The engraved inscription on the front of the cann reads: Presented on the 18th day of May 1803 by Phineas Bond Esqr, his Britannic Majesty's Consul General, to George Barclay of the City of Philada. at the Instance of his venerable Relation David Barclay Esqr. of Walthamstow in Essex, as a proof of his remembrance & as an acknowledgement of his Consanguinity: they being lineal descendants of the great & good Robt. Barclay of Ury the celebrated Apologist
Robert Barclay (1648-1690), the celebrated Apologist, was a renowned Quaker theologist and author. In 1676 he published his "Apology" which established the basic tenets of Quakerism. He was a friend and correspondent of William Penn, George Fox, the Duke of York and Princess Elizabeth of Germany. In 1863, he was appointed the Governor of East New Jersey, and although he never visited, his brother John Barclay (1659-1732), emigrated to New Jersey in 1684. The John Barclay branch of the family prospered in New Jersey. Meanwhile the English descendents of Robert Barclay, the Apologist, ran into financial difficulties with their entailed estate. In 1802, David Barclay of Essex, grandson of the Apologist, contacted his American cousins via Phineas Bond, the Consul General in Philadelphia, to ask for letters of consent to alter the entailment. The family all complied. A grateful David Barclay sent gifts of books and money to the cousins in New Jersey. A memo dated January 15, 1803 written by his nephew Robert Barclay states:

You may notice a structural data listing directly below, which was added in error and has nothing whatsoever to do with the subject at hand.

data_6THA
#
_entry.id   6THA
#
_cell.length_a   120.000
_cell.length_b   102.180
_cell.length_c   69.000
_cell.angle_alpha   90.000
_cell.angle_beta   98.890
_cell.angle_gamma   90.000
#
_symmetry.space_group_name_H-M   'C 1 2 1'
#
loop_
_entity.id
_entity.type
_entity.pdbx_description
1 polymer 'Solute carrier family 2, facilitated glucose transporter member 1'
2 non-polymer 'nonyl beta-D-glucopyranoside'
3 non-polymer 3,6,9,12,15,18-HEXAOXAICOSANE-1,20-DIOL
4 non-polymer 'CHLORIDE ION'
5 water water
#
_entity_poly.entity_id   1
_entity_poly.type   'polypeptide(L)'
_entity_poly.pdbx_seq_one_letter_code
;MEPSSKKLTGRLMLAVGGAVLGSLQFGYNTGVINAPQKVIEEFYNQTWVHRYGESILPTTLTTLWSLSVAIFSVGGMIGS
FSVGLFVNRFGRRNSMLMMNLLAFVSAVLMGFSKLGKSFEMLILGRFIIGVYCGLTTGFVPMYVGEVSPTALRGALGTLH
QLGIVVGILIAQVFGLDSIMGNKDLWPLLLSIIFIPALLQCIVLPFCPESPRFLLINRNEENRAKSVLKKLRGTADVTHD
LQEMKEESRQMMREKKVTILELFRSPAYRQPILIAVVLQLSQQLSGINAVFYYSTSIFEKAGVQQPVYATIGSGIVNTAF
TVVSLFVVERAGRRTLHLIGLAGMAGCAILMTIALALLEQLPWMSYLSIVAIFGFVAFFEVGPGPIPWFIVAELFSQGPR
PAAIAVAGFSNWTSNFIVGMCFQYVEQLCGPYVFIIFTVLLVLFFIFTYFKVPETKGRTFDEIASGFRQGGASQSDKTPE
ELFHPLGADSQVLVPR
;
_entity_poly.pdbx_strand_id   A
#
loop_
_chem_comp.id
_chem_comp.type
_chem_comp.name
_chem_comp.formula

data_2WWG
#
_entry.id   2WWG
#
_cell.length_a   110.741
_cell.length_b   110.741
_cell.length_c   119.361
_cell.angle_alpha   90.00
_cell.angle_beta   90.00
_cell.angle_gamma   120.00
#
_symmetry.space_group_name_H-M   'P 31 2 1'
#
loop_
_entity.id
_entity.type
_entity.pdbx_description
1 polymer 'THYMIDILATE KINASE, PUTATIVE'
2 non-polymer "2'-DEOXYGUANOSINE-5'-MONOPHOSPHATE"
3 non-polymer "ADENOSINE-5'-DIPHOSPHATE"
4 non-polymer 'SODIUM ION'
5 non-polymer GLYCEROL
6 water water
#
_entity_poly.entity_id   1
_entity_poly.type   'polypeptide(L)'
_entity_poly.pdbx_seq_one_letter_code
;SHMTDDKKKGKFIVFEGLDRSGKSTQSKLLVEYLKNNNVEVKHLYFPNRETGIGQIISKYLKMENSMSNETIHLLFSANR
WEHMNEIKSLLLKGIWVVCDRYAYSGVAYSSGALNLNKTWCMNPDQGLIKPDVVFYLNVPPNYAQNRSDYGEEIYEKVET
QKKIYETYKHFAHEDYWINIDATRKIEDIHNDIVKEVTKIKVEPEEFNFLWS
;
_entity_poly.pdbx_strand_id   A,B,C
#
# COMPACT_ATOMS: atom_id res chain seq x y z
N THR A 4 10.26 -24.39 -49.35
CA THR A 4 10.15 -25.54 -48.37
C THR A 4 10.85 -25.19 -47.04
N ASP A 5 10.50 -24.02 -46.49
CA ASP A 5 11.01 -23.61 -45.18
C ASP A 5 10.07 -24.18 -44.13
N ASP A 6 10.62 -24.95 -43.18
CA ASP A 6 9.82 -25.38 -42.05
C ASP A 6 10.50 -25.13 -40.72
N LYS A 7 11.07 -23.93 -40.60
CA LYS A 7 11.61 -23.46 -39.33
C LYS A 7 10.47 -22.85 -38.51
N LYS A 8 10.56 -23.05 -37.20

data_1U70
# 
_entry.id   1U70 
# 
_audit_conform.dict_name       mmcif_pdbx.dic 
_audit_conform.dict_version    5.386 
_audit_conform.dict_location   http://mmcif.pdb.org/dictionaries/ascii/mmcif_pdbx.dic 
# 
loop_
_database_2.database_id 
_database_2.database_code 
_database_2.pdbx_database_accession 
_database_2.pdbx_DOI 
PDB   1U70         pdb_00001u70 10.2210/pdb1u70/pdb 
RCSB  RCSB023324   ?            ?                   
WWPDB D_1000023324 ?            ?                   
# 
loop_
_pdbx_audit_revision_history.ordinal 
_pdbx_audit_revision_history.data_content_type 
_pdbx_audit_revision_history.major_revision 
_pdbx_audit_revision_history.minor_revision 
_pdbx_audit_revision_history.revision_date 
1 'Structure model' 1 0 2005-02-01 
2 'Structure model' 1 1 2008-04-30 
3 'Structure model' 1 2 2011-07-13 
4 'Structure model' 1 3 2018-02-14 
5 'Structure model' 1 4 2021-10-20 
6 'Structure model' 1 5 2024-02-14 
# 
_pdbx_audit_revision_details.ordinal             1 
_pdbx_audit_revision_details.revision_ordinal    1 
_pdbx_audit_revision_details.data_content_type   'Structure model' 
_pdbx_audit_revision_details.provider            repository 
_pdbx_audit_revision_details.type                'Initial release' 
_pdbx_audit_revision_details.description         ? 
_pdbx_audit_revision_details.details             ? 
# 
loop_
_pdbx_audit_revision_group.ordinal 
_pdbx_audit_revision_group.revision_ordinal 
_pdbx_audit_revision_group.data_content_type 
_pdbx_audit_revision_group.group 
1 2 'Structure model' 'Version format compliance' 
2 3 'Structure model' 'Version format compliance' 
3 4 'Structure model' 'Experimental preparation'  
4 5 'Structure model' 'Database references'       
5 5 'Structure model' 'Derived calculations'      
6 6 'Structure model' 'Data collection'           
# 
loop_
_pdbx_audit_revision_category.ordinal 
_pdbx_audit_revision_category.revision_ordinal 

"D. Barclay directed me to write P. Bond to pay on his Account...as follows: to George, eldest son of David Barclay - 50 dollars"(as cited in R. Burnham Moffat, The Barclays of New York, 1904, p. 35). It is probable that Phineas Bond or George Barclay had this gift of silver currency fashioned into this commemorative cann.